The Players is a compendium of several mini-biographies of people who have greatly influenced the landscape of gambling in Las Vegas. Several writers contributed sections to this work, including John L. Smith, well-known columnist for the Las Vegas Review-Journal, and Jack Sheehan, the editor of the book.

 

While many of the figures chronicled in this book have been profiled elsewhere, some, like Howard Hughes or Benjamin “Bugsy” Siegal, very extensively, others are less well known outside of the casino community. A standout in this manner is the essay on billionaire Kirk Kerkorian, majority shareholder of the MGM Mirage corporation. Kerkorian has protected his privacy almost to the point of reclusivity, but agreed to an almost unprecedented hour-long interview for this book. Even though it would seem that he still didn’t elect to disclose very much about himself or his life, this is still probably the most complete profile I’ve seen of this man.

 

Other Las Vegas casino luminaries who are profiled in The Players include Jackie Gaughan and Sam Boyd, two moguls who have not received the widespread attention that other casino owners, such as Steve Wynn or Jay Sarno, have. Of course, Wynn and Sarno are also profiled, although necessarily not to the extent that they are in the books Running Scared by John L. Smith and Super Casino by Pete Earley, respectively.

 

While the authors of these essays do mention some of their subject’s faults, whether they might have a quick temper or a blind spot for certain business decisions, the overall profile of many of the subjects of The Players could fairly be described as glowing. Since the profiles of the better known personalities, such as Siegal and Hughes, seems to be fairly balanced, we probably ought to conclude that the praise lavished on other subjects, such as Jackie Gaughan, may very well be deserved. Of course, since these pieces were not always written by the same author, one can’t be certain that everything in this book was written with the same slant, but that these petty concerns don’t detract from the entertainment value of the book.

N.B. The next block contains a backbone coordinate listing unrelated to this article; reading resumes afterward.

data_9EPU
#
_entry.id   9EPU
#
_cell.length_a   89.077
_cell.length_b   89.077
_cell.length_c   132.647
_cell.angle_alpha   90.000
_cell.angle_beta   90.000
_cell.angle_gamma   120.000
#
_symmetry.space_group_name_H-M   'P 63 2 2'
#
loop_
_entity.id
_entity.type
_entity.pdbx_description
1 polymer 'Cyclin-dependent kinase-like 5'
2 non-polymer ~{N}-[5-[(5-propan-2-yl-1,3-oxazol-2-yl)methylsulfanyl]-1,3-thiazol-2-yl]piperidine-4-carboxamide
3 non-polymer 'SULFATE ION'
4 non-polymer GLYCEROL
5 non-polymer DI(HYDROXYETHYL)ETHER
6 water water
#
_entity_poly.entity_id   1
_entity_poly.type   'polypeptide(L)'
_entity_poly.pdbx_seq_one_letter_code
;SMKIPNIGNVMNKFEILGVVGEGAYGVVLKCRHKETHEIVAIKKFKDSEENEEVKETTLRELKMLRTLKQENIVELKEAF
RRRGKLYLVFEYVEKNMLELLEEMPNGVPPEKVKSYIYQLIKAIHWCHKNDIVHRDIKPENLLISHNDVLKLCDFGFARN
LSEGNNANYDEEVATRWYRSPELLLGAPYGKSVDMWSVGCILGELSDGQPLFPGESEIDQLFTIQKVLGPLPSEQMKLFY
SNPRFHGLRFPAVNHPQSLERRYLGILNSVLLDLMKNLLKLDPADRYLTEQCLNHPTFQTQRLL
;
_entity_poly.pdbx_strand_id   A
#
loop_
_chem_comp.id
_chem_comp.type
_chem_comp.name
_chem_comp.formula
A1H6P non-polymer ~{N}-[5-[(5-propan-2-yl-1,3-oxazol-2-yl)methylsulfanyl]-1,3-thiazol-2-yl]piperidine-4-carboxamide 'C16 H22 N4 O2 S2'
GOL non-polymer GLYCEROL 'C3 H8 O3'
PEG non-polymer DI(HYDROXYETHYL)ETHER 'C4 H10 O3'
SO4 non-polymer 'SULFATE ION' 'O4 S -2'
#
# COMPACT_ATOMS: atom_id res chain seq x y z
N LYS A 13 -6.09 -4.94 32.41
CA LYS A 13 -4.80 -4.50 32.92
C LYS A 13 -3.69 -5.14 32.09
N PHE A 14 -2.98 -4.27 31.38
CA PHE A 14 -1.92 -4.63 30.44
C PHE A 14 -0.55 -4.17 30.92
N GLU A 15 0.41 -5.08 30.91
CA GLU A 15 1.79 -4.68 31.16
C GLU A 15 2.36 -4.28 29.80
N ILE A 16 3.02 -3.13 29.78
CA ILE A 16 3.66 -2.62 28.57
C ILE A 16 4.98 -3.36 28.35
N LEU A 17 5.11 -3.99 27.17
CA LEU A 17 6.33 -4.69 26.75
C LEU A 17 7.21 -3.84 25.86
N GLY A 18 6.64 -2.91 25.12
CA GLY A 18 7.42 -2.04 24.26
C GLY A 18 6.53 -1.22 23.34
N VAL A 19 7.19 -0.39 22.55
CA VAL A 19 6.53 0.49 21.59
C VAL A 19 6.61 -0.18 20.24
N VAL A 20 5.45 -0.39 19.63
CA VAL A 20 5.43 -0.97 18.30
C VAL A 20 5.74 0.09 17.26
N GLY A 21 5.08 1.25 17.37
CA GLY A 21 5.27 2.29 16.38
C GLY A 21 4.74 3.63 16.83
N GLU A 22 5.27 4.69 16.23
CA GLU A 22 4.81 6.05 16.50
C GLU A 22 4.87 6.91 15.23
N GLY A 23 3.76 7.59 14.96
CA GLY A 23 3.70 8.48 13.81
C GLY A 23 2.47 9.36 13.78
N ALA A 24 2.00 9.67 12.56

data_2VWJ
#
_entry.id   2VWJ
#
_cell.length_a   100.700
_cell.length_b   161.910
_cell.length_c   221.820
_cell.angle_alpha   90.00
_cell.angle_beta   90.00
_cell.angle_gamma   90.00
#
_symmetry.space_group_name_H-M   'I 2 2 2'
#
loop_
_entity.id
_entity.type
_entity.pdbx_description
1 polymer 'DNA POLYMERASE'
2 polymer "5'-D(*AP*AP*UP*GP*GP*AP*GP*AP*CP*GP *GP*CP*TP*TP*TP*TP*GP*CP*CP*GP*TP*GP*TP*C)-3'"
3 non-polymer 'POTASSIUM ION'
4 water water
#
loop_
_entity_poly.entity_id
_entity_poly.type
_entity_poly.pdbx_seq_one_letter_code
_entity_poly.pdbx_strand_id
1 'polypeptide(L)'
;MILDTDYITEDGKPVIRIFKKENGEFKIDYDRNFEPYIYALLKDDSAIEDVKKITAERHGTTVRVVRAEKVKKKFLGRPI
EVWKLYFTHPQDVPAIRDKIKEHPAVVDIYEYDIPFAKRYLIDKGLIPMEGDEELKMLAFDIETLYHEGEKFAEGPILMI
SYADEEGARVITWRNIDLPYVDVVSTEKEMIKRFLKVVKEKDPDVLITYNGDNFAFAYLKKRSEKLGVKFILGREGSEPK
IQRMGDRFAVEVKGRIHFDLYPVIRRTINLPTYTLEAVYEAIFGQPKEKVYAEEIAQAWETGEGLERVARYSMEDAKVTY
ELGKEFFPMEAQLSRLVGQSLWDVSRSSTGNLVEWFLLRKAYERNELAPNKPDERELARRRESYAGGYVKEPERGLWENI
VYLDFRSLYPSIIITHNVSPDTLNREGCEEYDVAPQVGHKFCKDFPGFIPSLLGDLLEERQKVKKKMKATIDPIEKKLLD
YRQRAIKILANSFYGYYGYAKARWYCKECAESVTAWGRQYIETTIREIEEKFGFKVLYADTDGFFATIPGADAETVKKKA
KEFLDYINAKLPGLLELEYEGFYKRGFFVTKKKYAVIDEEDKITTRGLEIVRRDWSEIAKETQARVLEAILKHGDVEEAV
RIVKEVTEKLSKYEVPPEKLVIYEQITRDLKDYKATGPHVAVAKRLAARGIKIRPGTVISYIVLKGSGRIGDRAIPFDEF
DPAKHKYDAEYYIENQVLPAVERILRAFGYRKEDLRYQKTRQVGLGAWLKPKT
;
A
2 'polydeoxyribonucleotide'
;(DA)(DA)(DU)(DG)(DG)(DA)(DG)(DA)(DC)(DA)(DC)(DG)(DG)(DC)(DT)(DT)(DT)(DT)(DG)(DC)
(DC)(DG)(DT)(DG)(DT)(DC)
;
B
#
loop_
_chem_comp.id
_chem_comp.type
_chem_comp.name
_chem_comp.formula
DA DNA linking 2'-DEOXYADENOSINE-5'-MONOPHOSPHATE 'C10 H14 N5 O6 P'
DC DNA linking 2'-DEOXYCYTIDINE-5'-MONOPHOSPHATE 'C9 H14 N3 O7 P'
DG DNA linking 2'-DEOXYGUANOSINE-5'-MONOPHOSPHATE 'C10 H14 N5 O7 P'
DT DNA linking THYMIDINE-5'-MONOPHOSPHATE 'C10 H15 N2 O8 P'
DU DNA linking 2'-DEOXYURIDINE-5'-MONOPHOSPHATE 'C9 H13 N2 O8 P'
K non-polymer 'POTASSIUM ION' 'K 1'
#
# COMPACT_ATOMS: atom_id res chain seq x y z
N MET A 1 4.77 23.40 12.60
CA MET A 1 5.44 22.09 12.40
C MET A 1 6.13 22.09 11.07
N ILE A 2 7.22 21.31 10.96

The essays are well written, well researched, and informative. While the descriptions of the book’s more well-known subjects don’t add a a great deal of information to the repository of collective public information, the sketches in this book will begin to give the reader a clear enough picture to be able to understand what motivates the people they depict. In my opinion, the essays on the lesser known personalities are the most interesting ones, but any student of Las Vegas history will almost certainly find them all worth reading.

 

Capsule:

The Players is a collection of mini-biographies of several of the people who have most influenced the history of the casino business in Las Vegas. While several of the book’s most famous subjects, Howard Hughes for example, are chronicled more thoroughly in other books, The Players provides an interesting portrait of each of its subjects. While I enjoyed most the essays on some of the less popularly known characters, such as Sam Boyd and Kirk Kerkorian, they’re all worth reading by anyone who has an interest in the history of the casino business in Las Vegas.